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Brewery workers are part of a brewing team that makes and packages beer, lager and stout for sale to pubs, shops and other outlets. Edit
weighing and measuring the ingredients
the mixing and fermentation process
conditioning the beer
labelling, packing and loading. Brewery workers have to be extremely careful about health and hygiene. Sterilising equipment and cleaning the work area is an important part of their job.
About 18,000 people are employed in the brewing industry, but numbers have fallen due to a decline in the number of breweries and increased use of automated processes. Most brewery workers are employed by the large brewing companies, but there are also some smaller, independent breweries. Many of these are family run or employ few staff. There are no set entry requirements for starting a job as a brewery worker. It is helpful to have GCSEs/S grades in English or maths, or equivalent qualifications, especially for people who want to progress to more senior positions in the brewing industry. Apprenticeships may be available. Brewery workers normally train on the job by doing NVQs/SVQs Levels 1, 2 and 3 in Food and Drink Manufacturing Operations. The Institute of Brewing & Distilling (IBD) also offers training at a variety of levels. With experience, brewery workers could work towards supervisory level jobs. There are some opportunities to move into technical brewing, but this usually requires study at degree level, or specialist training with the IBD.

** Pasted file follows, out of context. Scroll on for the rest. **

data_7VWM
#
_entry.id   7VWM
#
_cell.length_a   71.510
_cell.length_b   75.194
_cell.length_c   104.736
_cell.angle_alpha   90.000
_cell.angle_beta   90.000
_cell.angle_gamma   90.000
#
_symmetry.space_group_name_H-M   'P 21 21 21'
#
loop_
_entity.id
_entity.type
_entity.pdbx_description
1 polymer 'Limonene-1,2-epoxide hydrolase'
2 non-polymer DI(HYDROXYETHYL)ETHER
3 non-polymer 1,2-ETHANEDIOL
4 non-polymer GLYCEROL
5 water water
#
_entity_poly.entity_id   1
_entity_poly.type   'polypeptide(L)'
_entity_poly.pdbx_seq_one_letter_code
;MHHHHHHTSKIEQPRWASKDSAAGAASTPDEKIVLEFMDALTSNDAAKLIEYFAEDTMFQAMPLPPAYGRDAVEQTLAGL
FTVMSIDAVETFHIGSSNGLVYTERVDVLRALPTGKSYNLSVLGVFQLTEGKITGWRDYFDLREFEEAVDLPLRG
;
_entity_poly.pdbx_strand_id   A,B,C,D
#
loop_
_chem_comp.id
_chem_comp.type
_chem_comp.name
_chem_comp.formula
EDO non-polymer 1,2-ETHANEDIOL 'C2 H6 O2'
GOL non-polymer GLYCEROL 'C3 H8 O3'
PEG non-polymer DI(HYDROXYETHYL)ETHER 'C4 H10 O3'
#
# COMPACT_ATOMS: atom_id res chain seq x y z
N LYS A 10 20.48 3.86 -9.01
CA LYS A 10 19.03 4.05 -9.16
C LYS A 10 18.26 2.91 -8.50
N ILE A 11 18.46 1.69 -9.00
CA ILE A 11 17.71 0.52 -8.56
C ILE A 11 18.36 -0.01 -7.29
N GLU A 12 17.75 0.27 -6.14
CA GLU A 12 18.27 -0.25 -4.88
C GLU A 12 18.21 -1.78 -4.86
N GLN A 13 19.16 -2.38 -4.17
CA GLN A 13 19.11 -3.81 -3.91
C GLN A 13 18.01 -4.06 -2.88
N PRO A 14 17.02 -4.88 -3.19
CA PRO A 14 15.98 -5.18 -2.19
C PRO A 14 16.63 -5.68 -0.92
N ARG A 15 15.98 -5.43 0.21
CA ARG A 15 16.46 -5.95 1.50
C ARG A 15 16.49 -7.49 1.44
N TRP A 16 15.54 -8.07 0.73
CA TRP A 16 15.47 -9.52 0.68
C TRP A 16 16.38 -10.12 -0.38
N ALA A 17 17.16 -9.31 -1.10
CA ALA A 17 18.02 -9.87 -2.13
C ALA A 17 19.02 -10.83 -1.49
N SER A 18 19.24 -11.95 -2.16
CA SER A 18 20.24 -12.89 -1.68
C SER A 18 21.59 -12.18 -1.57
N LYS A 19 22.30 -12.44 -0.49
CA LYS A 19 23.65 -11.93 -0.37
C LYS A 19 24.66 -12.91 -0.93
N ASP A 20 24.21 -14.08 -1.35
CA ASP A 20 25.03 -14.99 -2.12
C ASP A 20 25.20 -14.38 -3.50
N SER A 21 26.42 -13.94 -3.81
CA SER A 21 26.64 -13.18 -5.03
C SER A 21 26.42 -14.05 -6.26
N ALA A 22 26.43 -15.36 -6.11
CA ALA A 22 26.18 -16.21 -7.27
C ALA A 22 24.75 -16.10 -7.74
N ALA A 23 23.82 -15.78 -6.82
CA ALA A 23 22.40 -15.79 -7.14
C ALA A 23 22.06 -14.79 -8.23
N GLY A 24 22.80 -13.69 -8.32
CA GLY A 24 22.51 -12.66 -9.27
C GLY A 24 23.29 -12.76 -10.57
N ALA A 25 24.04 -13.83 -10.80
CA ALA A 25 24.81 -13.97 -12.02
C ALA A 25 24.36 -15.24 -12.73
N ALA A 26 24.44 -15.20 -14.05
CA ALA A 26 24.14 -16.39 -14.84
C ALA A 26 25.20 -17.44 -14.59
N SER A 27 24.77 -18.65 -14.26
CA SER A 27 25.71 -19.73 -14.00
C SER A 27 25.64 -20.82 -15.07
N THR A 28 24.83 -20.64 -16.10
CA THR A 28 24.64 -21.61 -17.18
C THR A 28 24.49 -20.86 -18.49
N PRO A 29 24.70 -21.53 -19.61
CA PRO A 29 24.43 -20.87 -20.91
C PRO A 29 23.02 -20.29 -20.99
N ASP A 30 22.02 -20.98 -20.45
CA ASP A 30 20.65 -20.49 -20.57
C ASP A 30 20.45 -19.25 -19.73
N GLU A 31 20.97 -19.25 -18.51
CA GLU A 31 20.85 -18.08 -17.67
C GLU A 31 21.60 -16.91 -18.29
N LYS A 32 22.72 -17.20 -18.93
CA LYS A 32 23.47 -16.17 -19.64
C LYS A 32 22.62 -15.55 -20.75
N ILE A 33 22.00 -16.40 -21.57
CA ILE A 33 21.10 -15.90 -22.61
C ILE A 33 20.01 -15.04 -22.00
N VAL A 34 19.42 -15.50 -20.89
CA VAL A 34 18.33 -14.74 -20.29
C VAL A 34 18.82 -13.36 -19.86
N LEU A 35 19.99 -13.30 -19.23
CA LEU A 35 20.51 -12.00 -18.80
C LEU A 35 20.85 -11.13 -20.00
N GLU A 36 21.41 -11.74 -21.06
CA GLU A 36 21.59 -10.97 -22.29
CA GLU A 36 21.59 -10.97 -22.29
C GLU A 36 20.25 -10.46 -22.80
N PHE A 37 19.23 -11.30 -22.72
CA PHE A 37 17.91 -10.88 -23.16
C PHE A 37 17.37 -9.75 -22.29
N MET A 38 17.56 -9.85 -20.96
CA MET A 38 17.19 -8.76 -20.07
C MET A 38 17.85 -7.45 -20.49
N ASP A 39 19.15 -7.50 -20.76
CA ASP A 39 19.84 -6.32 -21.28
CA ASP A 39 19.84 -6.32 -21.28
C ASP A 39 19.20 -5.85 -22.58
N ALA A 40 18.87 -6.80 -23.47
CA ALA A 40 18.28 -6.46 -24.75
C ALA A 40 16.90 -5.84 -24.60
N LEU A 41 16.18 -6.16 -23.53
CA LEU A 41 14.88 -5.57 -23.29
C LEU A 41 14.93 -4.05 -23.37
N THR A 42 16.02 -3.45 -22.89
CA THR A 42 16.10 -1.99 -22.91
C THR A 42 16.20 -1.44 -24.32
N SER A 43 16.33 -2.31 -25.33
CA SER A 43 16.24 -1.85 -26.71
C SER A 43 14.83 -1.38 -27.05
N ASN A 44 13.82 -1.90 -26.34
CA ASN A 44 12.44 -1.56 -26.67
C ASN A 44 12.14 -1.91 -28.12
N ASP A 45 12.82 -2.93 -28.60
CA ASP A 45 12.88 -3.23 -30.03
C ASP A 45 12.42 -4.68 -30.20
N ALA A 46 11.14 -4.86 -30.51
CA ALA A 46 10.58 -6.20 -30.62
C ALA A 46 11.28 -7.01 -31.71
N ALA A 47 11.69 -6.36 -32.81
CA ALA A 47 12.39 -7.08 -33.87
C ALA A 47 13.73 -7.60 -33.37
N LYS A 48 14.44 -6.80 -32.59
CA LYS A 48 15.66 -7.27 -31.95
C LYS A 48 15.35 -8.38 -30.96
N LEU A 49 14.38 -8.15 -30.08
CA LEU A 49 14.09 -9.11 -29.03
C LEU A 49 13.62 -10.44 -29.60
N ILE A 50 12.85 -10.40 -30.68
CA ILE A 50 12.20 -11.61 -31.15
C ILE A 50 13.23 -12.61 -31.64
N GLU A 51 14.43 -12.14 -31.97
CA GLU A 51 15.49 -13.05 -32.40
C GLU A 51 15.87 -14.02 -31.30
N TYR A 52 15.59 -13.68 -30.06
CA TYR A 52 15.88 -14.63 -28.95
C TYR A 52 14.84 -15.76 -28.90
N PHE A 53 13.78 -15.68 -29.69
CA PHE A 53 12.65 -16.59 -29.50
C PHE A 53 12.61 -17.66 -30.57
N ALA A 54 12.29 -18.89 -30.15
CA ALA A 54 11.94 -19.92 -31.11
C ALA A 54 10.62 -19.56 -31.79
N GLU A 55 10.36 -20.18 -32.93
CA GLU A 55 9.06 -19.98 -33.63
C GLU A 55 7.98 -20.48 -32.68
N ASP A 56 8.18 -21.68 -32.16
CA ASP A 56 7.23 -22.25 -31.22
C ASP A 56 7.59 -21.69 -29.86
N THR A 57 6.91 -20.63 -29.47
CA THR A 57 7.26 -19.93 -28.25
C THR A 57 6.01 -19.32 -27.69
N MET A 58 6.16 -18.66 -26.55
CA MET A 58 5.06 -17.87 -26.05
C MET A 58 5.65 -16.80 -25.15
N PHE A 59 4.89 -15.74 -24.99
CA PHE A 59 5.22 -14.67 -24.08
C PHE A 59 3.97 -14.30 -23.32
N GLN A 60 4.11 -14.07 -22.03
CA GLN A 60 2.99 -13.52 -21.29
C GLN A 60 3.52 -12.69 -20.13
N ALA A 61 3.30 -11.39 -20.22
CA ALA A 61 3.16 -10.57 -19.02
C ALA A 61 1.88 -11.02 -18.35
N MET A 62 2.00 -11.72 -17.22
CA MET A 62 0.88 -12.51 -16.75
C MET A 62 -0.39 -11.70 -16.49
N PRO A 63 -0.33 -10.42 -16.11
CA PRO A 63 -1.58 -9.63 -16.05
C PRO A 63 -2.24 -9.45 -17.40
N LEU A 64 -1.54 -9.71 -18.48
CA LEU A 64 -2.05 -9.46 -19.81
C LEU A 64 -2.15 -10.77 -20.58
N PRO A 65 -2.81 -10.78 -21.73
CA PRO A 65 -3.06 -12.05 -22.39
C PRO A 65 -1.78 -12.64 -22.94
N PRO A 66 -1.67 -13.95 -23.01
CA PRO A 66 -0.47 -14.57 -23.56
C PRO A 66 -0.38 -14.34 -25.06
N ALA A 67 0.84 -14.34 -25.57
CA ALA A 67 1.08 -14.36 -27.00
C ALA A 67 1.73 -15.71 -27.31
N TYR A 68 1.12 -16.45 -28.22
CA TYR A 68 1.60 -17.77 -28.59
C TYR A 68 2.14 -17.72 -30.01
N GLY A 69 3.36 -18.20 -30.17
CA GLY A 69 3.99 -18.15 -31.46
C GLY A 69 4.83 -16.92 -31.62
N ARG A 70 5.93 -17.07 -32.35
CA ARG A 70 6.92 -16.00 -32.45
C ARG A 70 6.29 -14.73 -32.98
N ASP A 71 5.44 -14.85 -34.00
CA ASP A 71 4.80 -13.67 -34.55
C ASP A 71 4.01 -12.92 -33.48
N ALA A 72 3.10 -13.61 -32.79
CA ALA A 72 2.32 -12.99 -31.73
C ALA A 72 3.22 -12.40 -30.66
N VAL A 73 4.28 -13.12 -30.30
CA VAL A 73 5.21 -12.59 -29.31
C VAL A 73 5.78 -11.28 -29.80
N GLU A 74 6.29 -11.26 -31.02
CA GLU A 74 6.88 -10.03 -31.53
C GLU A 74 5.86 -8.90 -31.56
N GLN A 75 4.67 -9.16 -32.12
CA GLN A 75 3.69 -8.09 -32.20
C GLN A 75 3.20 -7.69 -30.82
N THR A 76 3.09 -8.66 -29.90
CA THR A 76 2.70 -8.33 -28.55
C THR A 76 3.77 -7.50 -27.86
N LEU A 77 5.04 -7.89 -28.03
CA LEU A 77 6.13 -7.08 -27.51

Brewery workers normally work about 40 hours a week, usually on a shift system.
Breweries are noisy, hot, steamy places, with strong smells. Workers usually wear protective clothing. The work may involve lifting and standing for long periods.
be practical, with good manual skills to operate machinery
be aware of the importance of hygiene and health and safety regulations
be prepared to work on a range of different jobs
be able to work well in a team
have an interest in food and drink production processes.
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